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FCW : July 15, 2016
In the timeless words of Yogi Berra, “When you come to a fork in the road, take it.” Federal IT managers know all too well the challenge of going down two paths. Two of the biggest have been the mandates to migrate to the cloud and to better secure government IT systems through continuous moni- toring. Agile is increasingly the standard way software development organi- zations deliver software. In a recent survey by TechBeacon, two-thirds of organizations said they are using “pure agile” or “leaning toward agile.” For the majority of government proj- ects, however, agile is still a dream, and waterfall methodology continues to be used, with large amounts of process governance and control. That lack of agility is highlighted in high-profile failures such as the Uni- versal Credit project in the United Kingdom and the disastrous launch of HealthCare.gov in the United States. Agile alone would not have solved many of the problems that plagued those projects, but it would have made them more visible, there- by enabling the right decisions to be made earlier. Government seems to be a place where agile would not only help but is truly necessary. Consider that: BY DAVE WEST A leading proponent of scrum methodology argues that even partial adoption will pay dividends at federal agencies Government projects are not agile enough DrillDown For the majority of government projects, however, agile is still a dream, and waterfall methodology continues to be used, with large amounts of process governance and control. 30 July 15, 2016 FCW.COM SHUTTERSTOCK/1105MEDIA 0715fcw_030-032.indd 30 6/28/16 9:34 AM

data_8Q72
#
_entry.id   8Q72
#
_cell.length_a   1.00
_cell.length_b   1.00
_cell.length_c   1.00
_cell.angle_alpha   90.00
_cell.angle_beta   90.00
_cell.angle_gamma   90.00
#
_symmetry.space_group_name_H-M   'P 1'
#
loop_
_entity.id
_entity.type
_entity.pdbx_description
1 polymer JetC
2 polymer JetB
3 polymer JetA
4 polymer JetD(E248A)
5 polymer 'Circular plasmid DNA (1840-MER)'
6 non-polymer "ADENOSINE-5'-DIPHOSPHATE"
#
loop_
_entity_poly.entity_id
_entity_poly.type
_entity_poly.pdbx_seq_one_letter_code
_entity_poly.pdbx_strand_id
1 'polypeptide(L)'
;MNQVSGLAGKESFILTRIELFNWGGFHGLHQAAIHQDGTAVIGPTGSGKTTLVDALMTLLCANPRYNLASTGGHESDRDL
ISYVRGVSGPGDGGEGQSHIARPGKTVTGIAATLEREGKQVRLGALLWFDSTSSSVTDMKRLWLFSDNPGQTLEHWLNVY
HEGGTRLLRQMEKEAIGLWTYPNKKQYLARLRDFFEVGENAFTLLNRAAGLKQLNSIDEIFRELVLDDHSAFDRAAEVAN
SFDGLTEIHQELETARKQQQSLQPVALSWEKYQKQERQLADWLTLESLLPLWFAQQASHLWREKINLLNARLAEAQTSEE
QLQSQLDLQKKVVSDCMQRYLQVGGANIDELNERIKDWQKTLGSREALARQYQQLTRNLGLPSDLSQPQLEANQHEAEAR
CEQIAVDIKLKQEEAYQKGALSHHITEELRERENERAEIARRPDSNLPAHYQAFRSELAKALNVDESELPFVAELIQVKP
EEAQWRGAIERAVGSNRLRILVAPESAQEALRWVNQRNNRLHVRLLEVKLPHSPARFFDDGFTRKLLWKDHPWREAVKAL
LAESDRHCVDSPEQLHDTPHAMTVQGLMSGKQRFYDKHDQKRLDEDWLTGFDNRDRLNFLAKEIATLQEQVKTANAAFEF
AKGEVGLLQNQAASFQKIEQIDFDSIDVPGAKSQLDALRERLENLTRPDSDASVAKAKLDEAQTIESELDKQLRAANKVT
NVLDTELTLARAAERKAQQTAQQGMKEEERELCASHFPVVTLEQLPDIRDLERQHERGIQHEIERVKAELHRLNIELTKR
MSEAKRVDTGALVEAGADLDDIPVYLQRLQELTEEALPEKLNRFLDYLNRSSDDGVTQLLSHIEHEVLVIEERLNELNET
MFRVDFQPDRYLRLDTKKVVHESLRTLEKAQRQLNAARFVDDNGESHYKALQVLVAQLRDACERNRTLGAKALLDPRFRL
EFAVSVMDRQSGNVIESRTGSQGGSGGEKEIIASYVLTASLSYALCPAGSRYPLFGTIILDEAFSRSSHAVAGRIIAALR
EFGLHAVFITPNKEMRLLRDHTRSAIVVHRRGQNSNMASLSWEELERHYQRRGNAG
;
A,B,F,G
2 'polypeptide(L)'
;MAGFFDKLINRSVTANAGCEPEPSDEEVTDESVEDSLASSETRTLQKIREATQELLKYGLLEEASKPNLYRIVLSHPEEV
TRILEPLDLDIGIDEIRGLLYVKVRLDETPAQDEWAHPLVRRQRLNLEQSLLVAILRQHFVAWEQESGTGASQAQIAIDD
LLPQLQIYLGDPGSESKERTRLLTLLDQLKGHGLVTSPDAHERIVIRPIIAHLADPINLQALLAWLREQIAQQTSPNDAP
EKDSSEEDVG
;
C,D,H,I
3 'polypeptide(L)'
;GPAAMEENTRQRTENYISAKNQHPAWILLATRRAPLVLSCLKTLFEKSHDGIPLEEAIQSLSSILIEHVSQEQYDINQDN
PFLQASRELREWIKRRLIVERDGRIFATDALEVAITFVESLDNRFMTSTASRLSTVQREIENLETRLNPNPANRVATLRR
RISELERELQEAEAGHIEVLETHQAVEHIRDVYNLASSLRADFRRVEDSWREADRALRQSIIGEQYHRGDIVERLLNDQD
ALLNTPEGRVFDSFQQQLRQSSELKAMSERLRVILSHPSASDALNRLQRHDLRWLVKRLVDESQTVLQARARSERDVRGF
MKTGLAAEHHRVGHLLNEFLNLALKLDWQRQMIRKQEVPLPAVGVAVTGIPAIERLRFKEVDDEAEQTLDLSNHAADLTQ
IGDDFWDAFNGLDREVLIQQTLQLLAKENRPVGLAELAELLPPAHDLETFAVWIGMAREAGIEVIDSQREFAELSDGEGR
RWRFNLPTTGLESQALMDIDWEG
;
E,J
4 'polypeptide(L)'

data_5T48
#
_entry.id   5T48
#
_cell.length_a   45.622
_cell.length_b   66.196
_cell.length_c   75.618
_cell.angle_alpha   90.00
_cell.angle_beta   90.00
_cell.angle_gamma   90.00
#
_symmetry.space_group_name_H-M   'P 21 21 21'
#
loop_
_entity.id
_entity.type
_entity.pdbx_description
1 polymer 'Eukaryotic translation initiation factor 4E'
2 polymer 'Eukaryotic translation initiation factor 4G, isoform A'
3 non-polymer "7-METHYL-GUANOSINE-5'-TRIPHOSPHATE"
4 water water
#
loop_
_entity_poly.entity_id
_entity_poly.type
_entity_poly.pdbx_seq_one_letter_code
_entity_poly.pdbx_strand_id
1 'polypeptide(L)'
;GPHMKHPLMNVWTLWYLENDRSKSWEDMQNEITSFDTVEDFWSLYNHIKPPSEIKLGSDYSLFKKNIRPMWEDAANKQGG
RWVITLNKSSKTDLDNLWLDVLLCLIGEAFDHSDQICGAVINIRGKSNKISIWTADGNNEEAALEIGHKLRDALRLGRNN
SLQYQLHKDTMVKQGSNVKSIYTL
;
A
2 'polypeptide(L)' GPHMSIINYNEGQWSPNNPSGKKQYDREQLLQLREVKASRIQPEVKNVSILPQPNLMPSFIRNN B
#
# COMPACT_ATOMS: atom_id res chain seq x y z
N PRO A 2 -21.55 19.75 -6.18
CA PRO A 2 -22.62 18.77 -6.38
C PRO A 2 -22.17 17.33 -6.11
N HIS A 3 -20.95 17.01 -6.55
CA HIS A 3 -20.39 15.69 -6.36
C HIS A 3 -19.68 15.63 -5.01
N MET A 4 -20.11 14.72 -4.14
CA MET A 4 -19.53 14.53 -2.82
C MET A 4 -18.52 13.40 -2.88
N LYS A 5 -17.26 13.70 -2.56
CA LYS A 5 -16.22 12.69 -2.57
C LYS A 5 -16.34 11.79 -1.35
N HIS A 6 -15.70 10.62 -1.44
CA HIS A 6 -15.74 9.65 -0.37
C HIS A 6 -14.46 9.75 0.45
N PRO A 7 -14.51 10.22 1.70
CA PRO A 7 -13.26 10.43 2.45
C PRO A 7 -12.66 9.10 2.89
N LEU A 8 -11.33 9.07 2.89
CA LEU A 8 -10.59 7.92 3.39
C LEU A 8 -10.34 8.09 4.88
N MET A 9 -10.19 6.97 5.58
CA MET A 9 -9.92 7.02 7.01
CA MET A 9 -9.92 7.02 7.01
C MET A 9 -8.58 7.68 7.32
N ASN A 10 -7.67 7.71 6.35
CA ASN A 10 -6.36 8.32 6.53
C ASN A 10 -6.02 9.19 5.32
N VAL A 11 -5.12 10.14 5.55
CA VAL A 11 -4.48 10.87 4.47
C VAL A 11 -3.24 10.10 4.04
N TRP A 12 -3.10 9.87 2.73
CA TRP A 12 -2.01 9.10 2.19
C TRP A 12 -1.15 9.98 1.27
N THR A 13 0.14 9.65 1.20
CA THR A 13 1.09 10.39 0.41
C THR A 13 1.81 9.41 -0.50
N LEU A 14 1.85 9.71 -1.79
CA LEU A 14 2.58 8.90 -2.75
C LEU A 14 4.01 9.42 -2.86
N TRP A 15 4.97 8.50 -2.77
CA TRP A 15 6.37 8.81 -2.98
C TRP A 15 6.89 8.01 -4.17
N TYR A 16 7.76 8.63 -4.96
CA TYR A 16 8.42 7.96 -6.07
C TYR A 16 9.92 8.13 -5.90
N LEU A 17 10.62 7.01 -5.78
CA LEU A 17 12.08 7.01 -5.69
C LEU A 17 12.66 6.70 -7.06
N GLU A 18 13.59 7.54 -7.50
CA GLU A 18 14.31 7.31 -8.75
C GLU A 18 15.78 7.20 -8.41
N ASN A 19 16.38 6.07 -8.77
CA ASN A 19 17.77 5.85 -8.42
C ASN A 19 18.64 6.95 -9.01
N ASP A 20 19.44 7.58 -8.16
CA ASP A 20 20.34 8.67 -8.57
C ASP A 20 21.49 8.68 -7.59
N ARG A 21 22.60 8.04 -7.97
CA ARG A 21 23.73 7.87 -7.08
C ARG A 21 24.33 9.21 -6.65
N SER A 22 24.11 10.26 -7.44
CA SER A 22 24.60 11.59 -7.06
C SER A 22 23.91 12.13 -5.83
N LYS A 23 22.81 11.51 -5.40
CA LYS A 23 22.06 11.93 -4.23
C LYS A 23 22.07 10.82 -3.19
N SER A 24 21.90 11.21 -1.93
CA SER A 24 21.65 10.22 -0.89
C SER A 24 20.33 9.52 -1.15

June 30, 2016
July 30, 2016